Canada is one of the most e-connected nations on the planet, so it should come as no surprise that online and mobile banking are growing in popularity. According to a recent Scotiabank poll, 85 per cent of us use our smartphones, tablets or personal computers to access our bank, mostly for simple tasks such as checking our balance and paying bills.
How often do we visit our banks online? About two thirds of us log in once per week, with the majority citing convenience, saving time, monitoring finances and the ability to bank outside of traditional branch hours (despite branches becoming more flexible with “banker’s hours” in recent years) as our reasons for doing so.
However, many Canadians aren’t using these powerful technologies to their full potential. When it comes to other tasks, the poll finds only 16 per cent of us use online and mobile banking to manage investments. A little more than one in 10 deposit cheques and perhaps most surprising – a very small three per cent of us apply for credit cards this way. We take a look at why this may be.
Saving Time in Today’s 24/7 Economy
With the rise in smartphone usage it should come as no surprise that mobile banking is so popular. In today’s 24/7 economy, more of us are looking to save time whenever possible.
“As we’re all trying to squeeze more business and family hours into our days, these tools give us a chance to stay on top of our spending and saving on the go. Time is money, and our money can be managed today in less time,” says Amber Mac, technology expert and host of 15secTech.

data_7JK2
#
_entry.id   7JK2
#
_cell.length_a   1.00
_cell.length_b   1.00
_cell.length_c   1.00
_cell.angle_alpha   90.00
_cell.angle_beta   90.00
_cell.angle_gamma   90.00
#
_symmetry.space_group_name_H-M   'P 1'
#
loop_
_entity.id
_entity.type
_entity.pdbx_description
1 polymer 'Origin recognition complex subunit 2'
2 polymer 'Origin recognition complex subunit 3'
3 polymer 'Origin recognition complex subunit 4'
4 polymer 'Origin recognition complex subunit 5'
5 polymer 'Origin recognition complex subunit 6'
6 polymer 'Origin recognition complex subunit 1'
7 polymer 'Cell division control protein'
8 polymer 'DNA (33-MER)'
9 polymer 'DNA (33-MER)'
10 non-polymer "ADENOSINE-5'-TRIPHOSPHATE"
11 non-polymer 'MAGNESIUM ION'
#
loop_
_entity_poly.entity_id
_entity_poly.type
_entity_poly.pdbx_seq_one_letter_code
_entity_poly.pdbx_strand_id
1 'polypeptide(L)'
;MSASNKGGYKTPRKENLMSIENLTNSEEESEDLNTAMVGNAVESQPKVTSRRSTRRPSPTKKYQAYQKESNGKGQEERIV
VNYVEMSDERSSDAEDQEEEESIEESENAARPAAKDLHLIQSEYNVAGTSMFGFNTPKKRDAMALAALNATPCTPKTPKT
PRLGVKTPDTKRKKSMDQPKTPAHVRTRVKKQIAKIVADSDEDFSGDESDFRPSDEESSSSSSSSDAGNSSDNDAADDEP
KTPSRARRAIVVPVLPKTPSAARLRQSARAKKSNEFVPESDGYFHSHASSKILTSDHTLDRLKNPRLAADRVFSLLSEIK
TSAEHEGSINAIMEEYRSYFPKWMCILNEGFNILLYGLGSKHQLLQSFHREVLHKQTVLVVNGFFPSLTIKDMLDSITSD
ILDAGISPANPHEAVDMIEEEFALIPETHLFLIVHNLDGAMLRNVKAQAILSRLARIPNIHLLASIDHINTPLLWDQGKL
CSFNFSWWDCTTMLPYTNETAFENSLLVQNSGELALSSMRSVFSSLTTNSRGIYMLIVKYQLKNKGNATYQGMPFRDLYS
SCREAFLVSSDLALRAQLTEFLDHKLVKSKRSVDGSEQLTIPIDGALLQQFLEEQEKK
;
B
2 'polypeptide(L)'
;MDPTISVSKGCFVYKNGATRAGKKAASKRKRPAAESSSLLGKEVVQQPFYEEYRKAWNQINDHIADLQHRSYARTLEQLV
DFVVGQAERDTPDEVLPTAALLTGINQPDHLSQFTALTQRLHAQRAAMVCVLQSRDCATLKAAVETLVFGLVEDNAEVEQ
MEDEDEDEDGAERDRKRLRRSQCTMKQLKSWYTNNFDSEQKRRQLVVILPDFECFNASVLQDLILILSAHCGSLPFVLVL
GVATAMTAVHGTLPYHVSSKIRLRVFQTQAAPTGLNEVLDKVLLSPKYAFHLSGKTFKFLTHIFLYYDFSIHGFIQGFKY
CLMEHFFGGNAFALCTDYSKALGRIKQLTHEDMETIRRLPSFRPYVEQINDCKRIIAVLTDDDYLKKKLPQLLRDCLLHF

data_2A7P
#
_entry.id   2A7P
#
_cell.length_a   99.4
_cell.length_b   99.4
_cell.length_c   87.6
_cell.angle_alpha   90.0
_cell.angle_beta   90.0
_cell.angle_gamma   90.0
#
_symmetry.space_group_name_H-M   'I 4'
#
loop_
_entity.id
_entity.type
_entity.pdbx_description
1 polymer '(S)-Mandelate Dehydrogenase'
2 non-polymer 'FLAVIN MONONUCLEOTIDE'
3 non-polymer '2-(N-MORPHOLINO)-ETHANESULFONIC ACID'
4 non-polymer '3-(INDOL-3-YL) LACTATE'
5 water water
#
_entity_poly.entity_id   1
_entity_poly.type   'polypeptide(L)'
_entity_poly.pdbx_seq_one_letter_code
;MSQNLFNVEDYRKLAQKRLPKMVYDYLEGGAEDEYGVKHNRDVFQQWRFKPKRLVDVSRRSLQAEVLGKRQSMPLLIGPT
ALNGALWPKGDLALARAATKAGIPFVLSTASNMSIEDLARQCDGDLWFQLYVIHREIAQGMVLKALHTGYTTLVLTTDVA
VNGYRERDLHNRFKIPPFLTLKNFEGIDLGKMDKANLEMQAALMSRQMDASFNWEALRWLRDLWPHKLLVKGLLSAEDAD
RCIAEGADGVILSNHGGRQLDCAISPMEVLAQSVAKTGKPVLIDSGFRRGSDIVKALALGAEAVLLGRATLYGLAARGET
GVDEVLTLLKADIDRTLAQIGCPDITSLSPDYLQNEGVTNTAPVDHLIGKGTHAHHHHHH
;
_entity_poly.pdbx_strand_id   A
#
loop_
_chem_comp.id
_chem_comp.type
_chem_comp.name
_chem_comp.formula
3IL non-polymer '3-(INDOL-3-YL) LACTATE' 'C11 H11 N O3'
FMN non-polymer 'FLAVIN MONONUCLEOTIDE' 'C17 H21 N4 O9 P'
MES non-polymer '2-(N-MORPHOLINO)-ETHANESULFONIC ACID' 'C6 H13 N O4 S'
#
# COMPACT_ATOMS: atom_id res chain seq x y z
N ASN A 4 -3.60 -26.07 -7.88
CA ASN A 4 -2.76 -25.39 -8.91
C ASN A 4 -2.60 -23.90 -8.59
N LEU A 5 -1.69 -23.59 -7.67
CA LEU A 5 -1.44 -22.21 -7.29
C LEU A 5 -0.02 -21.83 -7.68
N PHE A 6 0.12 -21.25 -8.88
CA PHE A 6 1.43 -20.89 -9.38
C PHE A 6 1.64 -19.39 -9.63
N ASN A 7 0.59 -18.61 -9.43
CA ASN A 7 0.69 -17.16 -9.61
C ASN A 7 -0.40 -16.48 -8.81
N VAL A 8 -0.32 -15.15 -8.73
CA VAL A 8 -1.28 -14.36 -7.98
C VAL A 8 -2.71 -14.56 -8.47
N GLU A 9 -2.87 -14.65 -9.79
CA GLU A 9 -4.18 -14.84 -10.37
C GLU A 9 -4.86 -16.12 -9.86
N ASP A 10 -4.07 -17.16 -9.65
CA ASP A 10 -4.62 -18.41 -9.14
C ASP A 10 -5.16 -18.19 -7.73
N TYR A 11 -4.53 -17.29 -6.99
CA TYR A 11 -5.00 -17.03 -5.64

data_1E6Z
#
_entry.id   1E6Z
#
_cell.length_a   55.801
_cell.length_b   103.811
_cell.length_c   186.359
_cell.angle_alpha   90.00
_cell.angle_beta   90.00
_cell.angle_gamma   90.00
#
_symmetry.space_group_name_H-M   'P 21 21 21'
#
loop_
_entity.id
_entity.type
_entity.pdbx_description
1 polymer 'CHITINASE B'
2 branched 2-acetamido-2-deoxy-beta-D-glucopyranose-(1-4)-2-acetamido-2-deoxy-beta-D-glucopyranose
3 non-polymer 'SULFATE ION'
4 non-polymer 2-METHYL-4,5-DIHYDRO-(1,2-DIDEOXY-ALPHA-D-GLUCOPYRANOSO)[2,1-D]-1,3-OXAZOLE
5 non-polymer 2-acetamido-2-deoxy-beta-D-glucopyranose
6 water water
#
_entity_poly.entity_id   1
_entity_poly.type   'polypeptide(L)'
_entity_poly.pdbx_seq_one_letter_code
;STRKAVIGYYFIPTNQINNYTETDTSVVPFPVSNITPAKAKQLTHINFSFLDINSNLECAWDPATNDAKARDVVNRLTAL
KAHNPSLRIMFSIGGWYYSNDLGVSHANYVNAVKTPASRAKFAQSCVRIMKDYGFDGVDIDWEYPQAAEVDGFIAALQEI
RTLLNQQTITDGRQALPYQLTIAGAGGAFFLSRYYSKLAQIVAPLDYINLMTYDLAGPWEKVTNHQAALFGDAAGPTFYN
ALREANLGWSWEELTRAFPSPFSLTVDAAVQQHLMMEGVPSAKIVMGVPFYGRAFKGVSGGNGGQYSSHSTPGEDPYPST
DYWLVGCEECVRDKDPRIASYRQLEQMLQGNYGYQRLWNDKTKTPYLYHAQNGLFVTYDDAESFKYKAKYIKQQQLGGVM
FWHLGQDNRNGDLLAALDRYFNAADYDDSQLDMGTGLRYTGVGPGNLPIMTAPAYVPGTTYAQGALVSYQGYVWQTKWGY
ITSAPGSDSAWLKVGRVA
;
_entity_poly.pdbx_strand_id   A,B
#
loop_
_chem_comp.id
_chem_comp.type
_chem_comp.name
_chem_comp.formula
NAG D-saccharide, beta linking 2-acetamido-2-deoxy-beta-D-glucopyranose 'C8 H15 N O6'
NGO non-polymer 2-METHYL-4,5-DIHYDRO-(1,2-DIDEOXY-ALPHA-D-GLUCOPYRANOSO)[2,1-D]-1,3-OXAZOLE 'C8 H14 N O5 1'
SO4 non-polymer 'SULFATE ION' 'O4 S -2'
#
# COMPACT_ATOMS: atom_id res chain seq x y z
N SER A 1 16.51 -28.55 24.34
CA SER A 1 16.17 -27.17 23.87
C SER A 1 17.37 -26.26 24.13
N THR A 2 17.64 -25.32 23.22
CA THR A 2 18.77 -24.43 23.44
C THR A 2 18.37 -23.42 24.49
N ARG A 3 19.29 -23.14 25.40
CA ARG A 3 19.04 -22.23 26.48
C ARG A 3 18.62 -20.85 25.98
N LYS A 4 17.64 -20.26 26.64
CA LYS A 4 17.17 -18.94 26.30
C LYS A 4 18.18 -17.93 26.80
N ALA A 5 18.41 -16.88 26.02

Canada a world leader in online and mobile banking
While it may seem like Canada is behind other countries in online and mobile banking, we’re actually a world leader.
“When you travel outside Canada, you will quickly see that we currently have access to some of the world’s most innovative banking technology,” says Mac, pointing to a projected growth in the popularity of mobile cheque deposits.
“[These] are gaining ground in this country, allowing Canadians to use a smartphone or tablet to take a picture of a cheque and deposit it directly into an account. In other words, no need to visit our local branch.”
Mac adds that this is just one example of a modern day banking convenience that is leading to what she calls a “superior” experience for customers.
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Online and mobile banking “tipping point”
Canadians have been slow to take full advantage of the many features included in online and mobile banking, but look for that to change in the near future.
“It takes a bit of time for users to integrate [this technology] into their everyday lives,” says Mac. “However, there is always a tipping point when the mainstream population latches on and can’t get enough of digital innovations.”
“In the case of e-platforms for more advanced activities such as managing investments, depositing cheques, and applying for credit cards, I anticipate there will be a major shift in the next year where these usage numbers rise substantially,” she adds.
Fintech reshaping the banking industry
With Fintech looking to disrupt the financial industry much the same way Uber disrupted the taxi industry, you can expect plenty more innovations in the banking space.
As someone who follows Fintech trends, Mac says she’s excited to see “what can only be described as rapid disruption in this space.”
“While at one of the top digital conferences in Canada this [past] winter, I interviewed more than 20 emerging financial technology start-ups. This fall, I’m hosting CIX’s FinTech conference where I expect to see even more exciting technology.”
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